By Tawakkol Karman
December 20, 2018
IDEAS
Tawakkol Karman won the Nobel Peace Prize in 2011. A Yemeni journalist and human rights advocate, she supported the Arab Spring uprisings and has become a vocal critic of both sides in the ongoing civil war in Yemen.

Entire families lie buried under the rubble in Sana’a, Taiz, Hoddaidah and elsewhere across Yemen. In almost every house, children cry out in suffering, while the outside world knows nothing of them.

But the world did learn of 7-year-old Amal Hussein, through her portrait, which so accurately portrays the state of Yemen. Hers is the face of a conflict that for four years has brought into question the entire future of the children of Yemen — or whether in fact, they will have a future at all.

Mere days after her photograph was published in the New York Times, capturing the attention of millions across the world, Amal became one of the millions of Yemeni children who are falling like dead autumn leaves after four years of starvation, shelling, landmines and epidemics of preventable diseases.

The international community is wholly responsible, yet seems unconcerned. This is because Yemen does not produce adequate amounts of oil and is therefore of no interest to the very outsiders whose neglect and inaction fuels the war.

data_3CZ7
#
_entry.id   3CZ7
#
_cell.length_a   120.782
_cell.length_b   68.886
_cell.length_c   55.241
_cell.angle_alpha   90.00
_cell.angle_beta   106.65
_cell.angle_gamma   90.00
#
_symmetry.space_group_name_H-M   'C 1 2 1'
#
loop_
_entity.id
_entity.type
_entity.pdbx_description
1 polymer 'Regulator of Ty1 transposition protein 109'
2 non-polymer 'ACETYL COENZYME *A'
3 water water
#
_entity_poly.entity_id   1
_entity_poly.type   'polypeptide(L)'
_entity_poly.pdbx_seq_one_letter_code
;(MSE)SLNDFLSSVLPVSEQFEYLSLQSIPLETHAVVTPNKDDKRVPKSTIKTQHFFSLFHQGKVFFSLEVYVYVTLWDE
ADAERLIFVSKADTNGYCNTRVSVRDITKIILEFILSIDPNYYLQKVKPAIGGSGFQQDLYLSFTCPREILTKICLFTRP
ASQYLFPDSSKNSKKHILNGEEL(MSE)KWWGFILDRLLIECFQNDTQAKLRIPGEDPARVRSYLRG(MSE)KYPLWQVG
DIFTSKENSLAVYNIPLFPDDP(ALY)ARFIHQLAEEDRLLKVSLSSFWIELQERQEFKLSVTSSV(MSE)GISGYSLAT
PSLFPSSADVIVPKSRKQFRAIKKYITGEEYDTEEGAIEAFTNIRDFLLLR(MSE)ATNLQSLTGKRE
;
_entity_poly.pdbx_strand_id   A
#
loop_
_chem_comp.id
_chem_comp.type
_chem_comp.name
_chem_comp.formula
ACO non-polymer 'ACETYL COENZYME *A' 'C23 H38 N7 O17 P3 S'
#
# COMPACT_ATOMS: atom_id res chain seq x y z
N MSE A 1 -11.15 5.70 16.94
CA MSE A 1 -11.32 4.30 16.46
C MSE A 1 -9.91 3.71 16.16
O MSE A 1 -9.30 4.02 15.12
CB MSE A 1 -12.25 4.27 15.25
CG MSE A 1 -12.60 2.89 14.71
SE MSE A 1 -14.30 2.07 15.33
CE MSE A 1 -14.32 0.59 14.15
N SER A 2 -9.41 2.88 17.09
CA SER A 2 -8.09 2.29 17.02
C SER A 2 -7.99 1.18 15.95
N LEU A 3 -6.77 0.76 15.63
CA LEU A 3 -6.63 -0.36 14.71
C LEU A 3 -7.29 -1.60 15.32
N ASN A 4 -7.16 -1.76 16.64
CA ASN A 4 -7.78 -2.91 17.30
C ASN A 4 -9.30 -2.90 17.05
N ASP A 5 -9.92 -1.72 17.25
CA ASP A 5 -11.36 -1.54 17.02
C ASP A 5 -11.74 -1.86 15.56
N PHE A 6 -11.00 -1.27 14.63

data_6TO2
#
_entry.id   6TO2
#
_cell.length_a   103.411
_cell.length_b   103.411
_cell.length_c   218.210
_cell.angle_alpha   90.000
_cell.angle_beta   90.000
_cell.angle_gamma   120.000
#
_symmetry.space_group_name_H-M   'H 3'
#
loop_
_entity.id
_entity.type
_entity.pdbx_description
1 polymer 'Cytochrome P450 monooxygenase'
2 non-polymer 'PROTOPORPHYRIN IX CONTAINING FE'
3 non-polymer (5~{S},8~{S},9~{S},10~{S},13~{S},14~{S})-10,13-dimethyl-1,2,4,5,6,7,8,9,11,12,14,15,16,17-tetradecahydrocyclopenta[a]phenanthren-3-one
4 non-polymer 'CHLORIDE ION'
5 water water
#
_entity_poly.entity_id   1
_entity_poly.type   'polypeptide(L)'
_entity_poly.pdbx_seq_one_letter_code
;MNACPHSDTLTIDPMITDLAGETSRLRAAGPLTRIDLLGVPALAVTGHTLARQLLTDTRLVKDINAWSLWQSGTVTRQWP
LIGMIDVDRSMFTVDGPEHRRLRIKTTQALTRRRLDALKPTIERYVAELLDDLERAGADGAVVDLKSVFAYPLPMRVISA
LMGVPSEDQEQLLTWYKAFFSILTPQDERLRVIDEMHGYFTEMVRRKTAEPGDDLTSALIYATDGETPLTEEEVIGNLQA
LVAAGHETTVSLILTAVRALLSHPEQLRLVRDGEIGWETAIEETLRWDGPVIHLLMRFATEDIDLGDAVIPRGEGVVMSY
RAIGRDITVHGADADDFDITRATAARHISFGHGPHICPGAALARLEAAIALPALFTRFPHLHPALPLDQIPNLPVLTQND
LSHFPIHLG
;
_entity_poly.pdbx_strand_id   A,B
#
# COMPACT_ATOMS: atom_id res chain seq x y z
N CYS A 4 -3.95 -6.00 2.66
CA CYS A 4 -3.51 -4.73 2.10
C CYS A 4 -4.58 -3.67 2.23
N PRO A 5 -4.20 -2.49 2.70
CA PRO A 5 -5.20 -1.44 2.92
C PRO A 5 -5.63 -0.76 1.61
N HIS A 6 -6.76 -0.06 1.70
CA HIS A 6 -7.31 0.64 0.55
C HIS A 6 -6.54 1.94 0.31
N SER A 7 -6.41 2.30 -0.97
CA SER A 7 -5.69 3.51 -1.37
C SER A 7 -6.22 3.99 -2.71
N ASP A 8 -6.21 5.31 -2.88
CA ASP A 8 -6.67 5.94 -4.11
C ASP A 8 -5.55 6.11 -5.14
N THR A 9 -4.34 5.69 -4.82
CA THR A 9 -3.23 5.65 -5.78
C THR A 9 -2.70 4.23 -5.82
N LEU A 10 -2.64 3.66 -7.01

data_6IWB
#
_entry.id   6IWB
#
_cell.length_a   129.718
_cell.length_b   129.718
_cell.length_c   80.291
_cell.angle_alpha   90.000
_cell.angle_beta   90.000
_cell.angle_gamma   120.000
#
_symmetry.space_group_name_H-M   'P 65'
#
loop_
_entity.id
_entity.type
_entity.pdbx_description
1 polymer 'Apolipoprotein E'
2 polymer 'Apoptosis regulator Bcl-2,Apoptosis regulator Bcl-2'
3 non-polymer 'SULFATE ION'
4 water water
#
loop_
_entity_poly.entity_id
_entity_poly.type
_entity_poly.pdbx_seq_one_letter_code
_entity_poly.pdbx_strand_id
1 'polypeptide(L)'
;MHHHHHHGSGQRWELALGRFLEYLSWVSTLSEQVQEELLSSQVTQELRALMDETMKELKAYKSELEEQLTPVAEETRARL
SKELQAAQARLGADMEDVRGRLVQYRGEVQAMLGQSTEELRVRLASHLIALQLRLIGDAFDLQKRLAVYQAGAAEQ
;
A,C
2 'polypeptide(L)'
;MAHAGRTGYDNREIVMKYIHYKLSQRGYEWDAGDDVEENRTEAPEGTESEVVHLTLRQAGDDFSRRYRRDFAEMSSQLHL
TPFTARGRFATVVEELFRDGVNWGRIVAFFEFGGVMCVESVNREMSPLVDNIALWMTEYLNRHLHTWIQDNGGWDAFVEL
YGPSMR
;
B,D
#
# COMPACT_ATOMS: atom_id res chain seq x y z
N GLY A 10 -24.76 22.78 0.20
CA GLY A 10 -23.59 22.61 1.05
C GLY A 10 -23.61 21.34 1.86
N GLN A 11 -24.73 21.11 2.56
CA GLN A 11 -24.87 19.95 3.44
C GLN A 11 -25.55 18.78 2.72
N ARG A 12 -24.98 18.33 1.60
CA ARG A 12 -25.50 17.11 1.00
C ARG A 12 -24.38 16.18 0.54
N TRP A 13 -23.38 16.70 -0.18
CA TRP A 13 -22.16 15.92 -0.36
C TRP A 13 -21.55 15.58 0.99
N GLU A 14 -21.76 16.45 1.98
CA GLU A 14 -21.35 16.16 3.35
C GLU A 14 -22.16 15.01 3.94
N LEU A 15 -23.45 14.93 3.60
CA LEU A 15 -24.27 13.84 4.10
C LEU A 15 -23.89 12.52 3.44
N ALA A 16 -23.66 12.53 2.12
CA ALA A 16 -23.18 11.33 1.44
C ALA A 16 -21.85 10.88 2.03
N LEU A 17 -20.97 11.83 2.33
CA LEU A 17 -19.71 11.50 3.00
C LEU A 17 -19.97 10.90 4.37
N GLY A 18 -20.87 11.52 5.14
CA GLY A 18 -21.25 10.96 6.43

Children do not understand the meaning of Iranian influence, nor of arms deals with oil-rich states such as Saudi Arabia and the United Arab Emirates — two countries that in particular believe that they have bought the silence of the international community and that they can do whatever they like.

Amal’s death highlighted this lack of basic integrity. Each party to the conflict — the Saudis, the Emiratis and the Houthi militia — rushed to deny that they had anything to do with her demise. The war criminals blamed each other.

I am a Yemeni, and I know well the sorrow that lies in every house and every heart. I’ve witnessed death militias enslave an entire people. I know very well what it means when the air forces of oil-rich countries destroy a poor country like Yemen, a civilization with roots in ancient history and a past of high dignity.

Yemen’s children and the millions of civilians whose lives have been severely disrupted by the war have the right to aspire to a real peace that would put an end to their suffering. They have the right to hope for a day when the state will be restored; where they can resume their life with security and stability. The children of Yemen have the right to attend school without fear, and to gaze into their parents’ faces without seeing any deprivation, destitution, fear and helplessness in their eyes.

Amal’s image represents a landmark event in the course of this seemingly endless war. Now that she has passed away, signs of an awakening conscience may eventually lead to sanctions against the criminals, regardless of their sociopolitical status. Criminals should not escape international accountability. If they continue to do so, millions more will follow Amal into early graves.

To see TIME’s top 10 photos of 2018, click here. To see its top 100 photos, click here.

Contact us at editors@time.com.

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